Prop. Regs. Address Application of Secs. 2036 and 2039 to Certain Annuities

By Alistair M. Nevius, J.D.

Sec. 2036 provides for the inclusion in a decedent’s estate of certain transfers the decedent made during his or her lifetime in which the decedent retained certain rights in the property. Sec. 2039 provides for the inclusion in a decedent’s estate of the value of any annuity receivable by a beneficiary by reason of surviving the decedent if such annuity was payable to the decedent. These provisions may overlap in the case of certain tax planning techniques a decedent executed during his or her lifetime that were still in place at the time of the decedent’s death. The determination of value for estate tax purposes can vary significantly depending on whether a decedent’s estate applies Sec. 2036 or Sec. 2039 in these cases. The IRS has issued proposed regulations under Secs. 2036 and 2039 to provide for the uniform application of Sec. 2036 in these cases (REG-119097-05 (6/6/07)).

The proposed regulations provide that, if a decedent transfers property during life to a trust and retains the right to an annuity, unitrust, or other income payment from, or retains the use of an asset in, the trust for the decedent’s life, the decedent has retained the right to income from all or a specific portion of the property under Sec. 2036. These transfers involve transfers to a charitable remainder trust (CRT) or a grantor retained (annuity/unitrust/income) trust (GRT). The portion of the trust corpus includible in the decedent’s gross estate is that portion of the trust corpus, valued as of the decedent’s death, necessary to yield that annual payment using the appropriate Sec. 7520 interest rate. The proposed regulations provide both rules and ex-amples for calculating the amount of the trust to be included in a decedent’s gross estate under Sec. 2036 in such a case.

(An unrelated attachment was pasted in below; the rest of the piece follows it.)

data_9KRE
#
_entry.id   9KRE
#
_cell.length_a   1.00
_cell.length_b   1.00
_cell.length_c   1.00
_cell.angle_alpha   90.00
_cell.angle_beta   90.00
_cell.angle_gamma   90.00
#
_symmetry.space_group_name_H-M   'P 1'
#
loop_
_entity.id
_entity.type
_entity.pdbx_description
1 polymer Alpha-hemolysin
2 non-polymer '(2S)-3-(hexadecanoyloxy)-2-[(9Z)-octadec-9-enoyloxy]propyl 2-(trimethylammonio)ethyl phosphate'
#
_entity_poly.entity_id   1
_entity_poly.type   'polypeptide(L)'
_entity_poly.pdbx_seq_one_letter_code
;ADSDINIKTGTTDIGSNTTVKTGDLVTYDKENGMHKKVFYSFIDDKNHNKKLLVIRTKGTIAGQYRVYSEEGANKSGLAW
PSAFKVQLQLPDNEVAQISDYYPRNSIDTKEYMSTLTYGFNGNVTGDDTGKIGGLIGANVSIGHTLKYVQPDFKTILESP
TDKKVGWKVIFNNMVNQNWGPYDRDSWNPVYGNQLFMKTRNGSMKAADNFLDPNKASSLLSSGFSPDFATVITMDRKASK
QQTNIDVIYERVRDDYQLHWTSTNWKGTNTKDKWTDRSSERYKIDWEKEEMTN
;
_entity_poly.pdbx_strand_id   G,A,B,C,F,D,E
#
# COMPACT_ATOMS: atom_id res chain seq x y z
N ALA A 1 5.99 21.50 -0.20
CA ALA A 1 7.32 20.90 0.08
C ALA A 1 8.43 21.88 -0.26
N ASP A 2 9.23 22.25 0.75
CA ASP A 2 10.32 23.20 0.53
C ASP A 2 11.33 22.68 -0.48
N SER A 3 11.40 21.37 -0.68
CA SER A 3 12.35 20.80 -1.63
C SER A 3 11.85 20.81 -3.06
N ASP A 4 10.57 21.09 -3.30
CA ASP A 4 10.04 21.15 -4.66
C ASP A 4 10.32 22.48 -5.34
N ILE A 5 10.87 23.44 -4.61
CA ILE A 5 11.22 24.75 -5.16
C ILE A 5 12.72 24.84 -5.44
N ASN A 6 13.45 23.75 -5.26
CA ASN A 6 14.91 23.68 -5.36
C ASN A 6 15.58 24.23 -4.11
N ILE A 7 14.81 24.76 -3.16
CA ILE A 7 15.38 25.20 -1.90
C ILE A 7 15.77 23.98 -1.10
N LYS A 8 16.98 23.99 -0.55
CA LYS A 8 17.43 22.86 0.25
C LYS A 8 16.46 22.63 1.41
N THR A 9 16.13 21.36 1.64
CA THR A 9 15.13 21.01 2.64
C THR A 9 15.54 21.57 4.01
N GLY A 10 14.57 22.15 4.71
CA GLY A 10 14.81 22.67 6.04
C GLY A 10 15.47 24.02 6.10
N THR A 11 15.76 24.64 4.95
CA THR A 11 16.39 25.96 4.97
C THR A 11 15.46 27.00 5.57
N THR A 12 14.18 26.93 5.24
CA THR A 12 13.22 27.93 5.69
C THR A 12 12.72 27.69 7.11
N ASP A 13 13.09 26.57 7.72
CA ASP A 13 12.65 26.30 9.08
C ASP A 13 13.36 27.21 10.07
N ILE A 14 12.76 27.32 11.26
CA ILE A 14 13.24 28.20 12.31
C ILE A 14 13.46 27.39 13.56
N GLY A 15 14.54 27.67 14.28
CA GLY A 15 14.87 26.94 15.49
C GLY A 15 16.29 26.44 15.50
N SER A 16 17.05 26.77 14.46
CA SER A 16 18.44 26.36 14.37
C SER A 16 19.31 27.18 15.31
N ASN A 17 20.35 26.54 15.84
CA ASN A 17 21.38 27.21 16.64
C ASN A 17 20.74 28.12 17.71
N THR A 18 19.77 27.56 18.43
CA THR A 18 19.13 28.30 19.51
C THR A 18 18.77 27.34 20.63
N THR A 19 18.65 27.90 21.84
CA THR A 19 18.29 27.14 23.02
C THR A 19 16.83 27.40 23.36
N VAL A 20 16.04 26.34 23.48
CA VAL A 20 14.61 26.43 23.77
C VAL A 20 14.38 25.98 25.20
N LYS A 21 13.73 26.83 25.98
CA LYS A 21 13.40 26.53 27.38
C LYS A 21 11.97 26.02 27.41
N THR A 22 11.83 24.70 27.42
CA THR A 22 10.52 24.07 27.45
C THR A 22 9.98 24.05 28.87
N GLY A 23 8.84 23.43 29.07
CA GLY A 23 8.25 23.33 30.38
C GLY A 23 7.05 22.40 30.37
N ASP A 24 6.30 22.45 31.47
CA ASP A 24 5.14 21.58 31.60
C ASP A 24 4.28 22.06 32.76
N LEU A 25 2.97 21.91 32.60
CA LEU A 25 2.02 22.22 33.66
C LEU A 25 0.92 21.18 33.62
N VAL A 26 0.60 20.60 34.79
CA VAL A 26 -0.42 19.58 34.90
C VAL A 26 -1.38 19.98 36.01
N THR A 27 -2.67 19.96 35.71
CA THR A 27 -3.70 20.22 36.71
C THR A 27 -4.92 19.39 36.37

The IRS acknowledges that while both Sec. 2036 and Sec. 2039 may be applicable to a CRT or GRT, it believes it is appropriate to provide a regulatory rule under which only one of these sections is to be applied in the future, in the interest of ensuring similar tax treatment for similarly situated taxpayers. The IRS gives two reasons for the choice of Sec. 2036. First, Sec. 2039 appears to have been intended to address annuities purchased by or on behalf of the decedent and annuities provided by the decedent’s employer. Second, the interests retained by grantors in a CRT or GRT are more similar to the interests addressed under Sec. 2036 than to those most clearly addressed under Sec. 2039.

The position taken by the IRS in these proposed regulations is taxpayer-favorable in that the application of Sec. 2036, in some cases, may result in a smaller amount of the trust’s assets being included in the estate of a decedent than would otherwise be includible under Sec. 2039. While the application of Sec. 2039 will generally result in the inclusion of the entire value of the trust in the decedent’s estate, the application of Sec. 2036 may result in an amount that is less than the entire value of the trust being included in the decedent’s estate. This position is contrary to the position the IRS had taken previously in prior rulings on the issue. See Letter Ruling (TAM) 200210009 (11/19/2001) and Letter Ruling 9345035 (8/13/1993).
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